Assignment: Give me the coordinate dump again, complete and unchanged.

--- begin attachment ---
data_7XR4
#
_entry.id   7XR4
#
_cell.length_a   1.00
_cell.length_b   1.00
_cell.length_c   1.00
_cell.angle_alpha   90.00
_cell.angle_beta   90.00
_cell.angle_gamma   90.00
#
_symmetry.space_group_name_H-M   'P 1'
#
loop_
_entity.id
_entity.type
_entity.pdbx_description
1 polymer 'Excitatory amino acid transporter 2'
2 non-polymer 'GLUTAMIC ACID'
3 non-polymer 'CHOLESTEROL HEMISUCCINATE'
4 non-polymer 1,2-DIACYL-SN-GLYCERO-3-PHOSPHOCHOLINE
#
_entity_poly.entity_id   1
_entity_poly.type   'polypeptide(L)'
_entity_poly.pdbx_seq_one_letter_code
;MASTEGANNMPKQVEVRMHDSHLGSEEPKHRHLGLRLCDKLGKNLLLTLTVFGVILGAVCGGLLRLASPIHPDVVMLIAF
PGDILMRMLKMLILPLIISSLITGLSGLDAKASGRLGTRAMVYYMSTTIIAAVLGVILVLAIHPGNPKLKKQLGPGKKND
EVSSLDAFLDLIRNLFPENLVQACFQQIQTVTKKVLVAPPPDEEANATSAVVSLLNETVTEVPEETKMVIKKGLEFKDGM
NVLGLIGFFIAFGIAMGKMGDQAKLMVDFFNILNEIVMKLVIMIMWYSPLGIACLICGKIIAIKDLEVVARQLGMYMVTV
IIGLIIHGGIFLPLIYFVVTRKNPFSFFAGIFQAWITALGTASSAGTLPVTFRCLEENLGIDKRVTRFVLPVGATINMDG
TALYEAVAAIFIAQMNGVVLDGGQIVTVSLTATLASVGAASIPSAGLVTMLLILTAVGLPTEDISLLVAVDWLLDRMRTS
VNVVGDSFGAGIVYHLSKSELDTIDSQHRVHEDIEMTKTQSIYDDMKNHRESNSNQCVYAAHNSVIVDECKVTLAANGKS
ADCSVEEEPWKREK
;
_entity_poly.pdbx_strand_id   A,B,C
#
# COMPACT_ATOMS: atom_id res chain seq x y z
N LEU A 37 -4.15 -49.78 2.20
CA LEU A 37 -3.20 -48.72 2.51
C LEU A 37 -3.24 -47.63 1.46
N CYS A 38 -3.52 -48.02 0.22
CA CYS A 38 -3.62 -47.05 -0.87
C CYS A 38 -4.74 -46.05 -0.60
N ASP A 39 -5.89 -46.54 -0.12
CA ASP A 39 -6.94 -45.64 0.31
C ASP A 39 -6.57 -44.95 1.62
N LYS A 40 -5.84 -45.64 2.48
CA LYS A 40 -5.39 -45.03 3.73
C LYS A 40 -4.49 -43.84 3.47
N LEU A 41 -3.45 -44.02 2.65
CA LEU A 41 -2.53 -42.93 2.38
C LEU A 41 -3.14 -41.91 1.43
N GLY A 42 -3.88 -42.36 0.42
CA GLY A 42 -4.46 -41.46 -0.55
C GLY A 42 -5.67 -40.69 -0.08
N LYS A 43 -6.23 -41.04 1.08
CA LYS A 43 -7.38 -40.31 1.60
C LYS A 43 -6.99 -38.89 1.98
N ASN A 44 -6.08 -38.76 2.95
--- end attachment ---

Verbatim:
data_7XR4
#
_entry.id   7XR4
#
_cell.length_a   1.00
_cell.length_b   1.00
_cell.length_c   1.00
_cell.angle_alpha   90.00
_cell.angle_beta   90.00
_cell.angle_gamma   90.00
#
_symmetry.space_group_name_H-M   'P 1'
#
loop_
_entity.id
_entity.type
_entity.pdbx_description
1 polymer 'Excitatory amino acid transporter 2'
2 non-polymer 'GLUTAMIC ACID'
3 non-polymer 'CHOLESTEROL HEMISUCCINATE'
4 non-polymer 1,2-DIACYL-SN-GLYCERO-3-PHOSPHOCHOLINE
#
_entity_poly.entity_id   1
_entity_poly.type   'polypeptide(L)'
_entity_poly.pdbx_seq_one_letter_code
;MASTEGANNMPKQVEVRMHDSHLGSEEPKHRHLGLRLCDKLGKNLLLTLTVFGVILGAVCGGLLRLASPIHPDVVMLIAF
PGDILMRMLKMLILPLIISSLITGLSGLDAKASGRLGTRAMVYYMSTTIIAAVLGVILVLAIHPGNPKLKKQLGPGKKND
EVSSLDAFLDLIRNLFPENLVQACFQQIQTVTKKVLVAPPPDEEANATSAVVSLLNETVTEVPEETKMVIKKGLEFKDGM
NVLGLIGFFIAFGIAMGKMGDQAKLMVDFFNILNEIVMKLVIMIMWYSPLGIACLICGKIIAIKDLEVVARQLGMYMVTV
IIGLIIHGGIFLPLIYFVVTRKNPFSFFAGIFQAWITALGTASSAGTLPVTFRCLEENLGIDKRVTRFVLPVGATINMDG
TALYEAVAAIFIAQMNGVVLDGGQIVTVSLTATLASVGAASIPSAGLVTMLLILTAVGLPTEDISLLVAVDWLLDRMRTS
VNVVGDSFGAGIVYHLSKSELDTIDSQHRVHEDIEMTKTQSIYDDMKNHRESNSNQCVYAAHNSVIVDECKVTLAANGKS
ADCSVEEEPWKREK
;
_entity_poly.pdbx_strand_id   A,B,C
#
# COMPACT_ATOMS: atom_id res chain seq x y z
N LEU A 37 -4.15 -49.78 2.20
CA LEU A 37 -3.20 -48.72 2.51
C LEU A 37 -3.24 -47.63 1.46
N CYS A 38 -3.52 -48.02 0.22
CA CYS A 38 -3.62 -47.05 -0.87
C CYS A 38 -4.74 -46.05 -0.60
N ASP A 39 -5.89 -46.54 -0.12
CA ASP A 39 -6.94 -45.64 0.31
C ASP A 39 -6.57 -44.95 1.62
N LYS A 40 -5.84 -45.64 2.48
CA LYS A 40 -5.39 -45.03 3.73
C LYS A 40 -4.49 -43.84 3.47
N LEU A 41 -3.45 -44.02 2.65
CA LEU A 41 -2.53 -42.93 2.38
C LEU A 41 -3.14 -41.91 1.43
N GLY A 42 -3.88 -42.36 0.42
CA GLY A 42 -4.46 -41.46 -0.55
C GLY A 42 -5.67 -40.69 -0.08
N LYS A 43 -6.23 -41.04 1.08
CA LYS A 43 -7.38 -40.31 1.60
C LYS A 43 -6.99 -38.89 1.98
N ASN A 44 -6.08 -38.76 2.95